What if You Have Trouble Repaying Student Loans? 2 Things You Must Do

It happens more often than you think—students take loans with every intention of repaying them but life gets in the way and they struggle to pay back what they owe. If this happens to you, the worst thing you can do is sit back and see what happens.

In fact, letting your lender know is the very first thing you should do. Your loan will not just go away if you ignore it and your lender is not going to overlook it either. Worse still, if you do not do anything about it you will end up missing payments and hurting your credit score.

Informing the lender in advance that you are having a problem with paying the loan gives both you time to talk things over and agree to some kind of solution.

You should also explore payment plans and deferment options. Changing your plans is the best way to reduce your monthly payments without affecting your credit score.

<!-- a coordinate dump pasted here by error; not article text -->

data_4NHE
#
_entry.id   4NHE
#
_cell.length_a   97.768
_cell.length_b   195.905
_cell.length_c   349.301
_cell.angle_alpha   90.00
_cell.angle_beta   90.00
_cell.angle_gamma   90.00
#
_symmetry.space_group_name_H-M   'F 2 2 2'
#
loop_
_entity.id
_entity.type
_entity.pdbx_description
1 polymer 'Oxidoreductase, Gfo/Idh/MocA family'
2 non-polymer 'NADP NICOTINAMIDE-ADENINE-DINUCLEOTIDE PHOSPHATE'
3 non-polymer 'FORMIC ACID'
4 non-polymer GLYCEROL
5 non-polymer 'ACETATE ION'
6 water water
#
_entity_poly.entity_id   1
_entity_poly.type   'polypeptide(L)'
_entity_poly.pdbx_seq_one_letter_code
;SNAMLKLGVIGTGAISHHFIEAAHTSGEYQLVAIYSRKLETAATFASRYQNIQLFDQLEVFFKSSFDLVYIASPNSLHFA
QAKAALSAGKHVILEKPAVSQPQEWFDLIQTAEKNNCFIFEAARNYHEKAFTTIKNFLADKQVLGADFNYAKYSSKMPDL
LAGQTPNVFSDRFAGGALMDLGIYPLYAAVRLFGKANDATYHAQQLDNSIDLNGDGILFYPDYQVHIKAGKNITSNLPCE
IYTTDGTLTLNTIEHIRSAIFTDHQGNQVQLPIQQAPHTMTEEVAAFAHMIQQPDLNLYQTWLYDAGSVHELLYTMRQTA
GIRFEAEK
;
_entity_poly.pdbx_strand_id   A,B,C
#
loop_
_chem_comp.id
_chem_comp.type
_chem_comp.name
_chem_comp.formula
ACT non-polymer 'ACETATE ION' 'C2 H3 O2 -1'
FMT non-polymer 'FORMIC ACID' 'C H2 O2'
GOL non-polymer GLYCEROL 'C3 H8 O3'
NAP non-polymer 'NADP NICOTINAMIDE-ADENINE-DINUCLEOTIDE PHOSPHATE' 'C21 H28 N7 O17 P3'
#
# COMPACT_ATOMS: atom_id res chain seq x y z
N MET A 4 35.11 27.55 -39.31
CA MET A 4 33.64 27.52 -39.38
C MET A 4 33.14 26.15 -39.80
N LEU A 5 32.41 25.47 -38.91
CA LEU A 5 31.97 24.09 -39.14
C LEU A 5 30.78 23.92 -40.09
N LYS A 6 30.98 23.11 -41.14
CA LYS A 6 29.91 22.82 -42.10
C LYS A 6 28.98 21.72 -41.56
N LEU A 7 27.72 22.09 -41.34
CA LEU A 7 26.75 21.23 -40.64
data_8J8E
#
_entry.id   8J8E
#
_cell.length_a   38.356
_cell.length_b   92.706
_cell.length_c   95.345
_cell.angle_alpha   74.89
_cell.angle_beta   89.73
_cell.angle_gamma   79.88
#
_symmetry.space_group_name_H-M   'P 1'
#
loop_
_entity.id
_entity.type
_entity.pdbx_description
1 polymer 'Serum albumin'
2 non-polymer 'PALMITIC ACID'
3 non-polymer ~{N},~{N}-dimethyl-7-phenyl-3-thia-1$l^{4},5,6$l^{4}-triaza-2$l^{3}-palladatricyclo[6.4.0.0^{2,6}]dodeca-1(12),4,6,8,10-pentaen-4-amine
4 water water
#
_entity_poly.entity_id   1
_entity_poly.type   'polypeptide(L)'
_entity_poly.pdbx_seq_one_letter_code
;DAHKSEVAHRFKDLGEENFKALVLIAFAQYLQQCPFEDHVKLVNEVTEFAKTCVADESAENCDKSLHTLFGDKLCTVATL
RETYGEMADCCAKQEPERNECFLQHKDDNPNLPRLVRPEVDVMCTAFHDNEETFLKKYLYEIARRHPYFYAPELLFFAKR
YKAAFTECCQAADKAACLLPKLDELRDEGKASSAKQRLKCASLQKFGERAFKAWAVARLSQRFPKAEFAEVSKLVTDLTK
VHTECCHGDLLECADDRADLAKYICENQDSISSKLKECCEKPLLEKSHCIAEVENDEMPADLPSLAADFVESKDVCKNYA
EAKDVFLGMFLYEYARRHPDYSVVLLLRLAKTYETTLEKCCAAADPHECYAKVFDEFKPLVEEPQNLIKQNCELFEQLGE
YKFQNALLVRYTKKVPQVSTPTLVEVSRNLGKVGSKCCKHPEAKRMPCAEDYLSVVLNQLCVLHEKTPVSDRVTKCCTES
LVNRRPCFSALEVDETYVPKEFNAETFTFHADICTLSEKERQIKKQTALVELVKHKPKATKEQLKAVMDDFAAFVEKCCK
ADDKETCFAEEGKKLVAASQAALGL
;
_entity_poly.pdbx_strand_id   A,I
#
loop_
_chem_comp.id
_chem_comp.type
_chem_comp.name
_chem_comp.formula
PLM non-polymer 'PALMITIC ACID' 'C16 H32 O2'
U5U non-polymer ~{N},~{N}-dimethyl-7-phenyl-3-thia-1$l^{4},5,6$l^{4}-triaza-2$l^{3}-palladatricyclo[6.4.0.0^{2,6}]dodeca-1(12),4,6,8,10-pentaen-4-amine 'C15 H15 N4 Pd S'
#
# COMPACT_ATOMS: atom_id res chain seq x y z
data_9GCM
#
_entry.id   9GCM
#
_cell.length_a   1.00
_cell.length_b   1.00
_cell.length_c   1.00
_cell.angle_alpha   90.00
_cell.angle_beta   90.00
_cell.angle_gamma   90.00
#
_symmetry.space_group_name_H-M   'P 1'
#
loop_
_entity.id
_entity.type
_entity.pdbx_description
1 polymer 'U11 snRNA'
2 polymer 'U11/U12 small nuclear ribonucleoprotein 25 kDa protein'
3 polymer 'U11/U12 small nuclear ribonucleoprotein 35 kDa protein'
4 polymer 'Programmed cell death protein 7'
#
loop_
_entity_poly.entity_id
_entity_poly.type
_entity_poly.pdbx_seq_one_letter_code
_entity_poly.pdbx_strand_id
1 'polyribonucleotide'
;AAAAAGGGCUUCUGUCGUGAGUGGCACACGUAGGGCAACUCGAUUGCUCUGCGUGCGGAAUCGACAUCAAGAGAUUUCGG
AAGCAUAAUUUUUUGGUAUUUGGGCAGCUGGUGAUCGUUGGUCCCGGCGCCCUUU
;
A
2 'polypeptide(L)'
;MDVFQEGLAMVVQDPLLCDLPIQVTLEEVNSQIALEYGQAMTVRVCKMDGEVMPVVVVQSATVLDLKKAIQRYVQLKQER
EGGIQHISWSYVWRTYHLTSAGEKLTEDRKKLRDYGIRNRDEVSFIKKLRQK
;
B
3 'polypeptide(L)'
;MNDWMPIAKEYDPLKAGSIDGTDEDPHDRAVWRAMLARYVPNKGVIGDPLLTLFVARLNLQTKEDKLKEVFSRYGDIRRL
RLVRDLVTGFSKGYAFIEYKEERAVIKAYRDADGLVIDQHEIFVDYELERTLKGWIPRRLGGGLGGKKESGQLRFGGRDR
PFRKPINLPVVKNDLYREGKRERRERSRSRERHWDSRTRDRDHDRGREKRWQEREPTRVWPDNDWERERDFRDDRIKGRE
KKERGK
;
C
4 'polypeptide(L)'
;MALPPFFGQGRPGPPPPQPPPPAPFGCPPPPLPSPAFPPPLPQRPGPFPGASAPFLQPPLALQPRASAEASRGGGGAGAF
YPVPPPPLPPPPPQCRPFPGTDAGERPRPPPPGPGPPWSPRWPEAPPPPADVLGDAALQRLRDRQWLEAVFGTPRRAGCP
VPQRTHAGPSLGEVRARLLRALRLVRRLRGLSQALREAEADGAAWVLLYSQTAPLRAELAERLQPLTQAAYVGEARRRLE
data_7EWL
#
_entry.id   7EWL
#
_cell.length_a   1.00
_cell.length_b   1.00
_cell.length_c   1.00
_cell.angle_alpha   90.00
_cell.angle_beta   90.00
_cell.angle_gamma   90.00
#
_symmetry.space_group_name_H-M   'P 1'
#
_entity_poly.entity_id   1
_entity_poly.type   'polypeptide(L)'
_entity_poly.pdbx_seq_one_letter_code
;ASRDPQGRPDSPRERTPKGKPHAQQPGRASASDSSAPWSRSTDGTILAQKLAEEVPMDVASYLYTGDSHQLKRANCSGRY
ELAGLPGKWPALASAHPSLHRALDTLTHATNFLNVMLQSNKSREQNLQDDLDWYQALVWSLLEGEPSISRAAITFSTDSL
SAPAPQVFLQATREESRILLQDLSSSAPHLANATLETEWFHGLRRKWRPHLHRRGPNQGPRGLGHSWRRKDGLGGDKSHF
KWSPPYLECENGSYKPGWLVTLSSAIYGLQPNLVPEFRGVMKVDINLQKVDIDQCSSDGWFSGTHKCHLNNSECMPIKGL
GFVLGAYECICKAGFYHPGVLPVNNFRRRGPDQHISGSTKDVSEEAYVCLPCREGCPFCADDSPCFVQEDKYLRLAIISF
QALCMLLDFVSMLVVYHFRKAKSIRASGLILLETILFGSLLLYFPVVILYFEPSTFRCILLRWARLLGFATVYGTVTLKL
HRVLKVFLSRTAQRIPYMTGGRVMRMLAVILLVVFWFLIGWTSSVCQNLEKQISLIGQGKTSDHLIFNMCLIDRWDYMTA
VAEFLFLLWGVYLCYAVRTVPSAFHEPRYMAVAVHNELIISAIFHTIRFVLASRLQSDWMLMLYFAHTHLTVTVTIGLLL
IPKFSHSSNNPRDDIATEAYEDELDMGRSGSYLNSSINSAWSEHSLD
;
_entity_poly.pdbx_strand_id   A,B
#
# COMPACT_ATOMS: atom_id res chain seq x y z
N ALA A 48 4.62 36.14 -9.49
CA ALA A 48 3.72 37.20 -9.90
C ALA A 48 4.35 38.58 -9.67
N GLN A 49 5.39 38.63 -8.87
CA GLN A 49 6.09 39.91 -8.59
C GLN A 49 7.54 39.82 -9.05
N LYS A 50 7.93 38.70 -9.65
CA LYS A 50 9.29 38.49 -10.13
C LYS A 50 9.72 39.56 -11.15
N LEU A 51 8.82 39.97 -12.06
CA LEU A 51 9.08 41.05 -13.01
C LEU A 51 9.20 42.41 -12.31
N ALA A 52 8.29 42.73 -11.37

Lenders who disburse federal loans are required to give borrowers deferment options as well as the ability to change their payment plans once a year. If you have taken a federal loan, you automatically get a 6-month grace period. You can apply for deferment after this period under certain circumstances—economic hardship, inability to find full-time employment, still pursuing a part-time degree or military service, among others.

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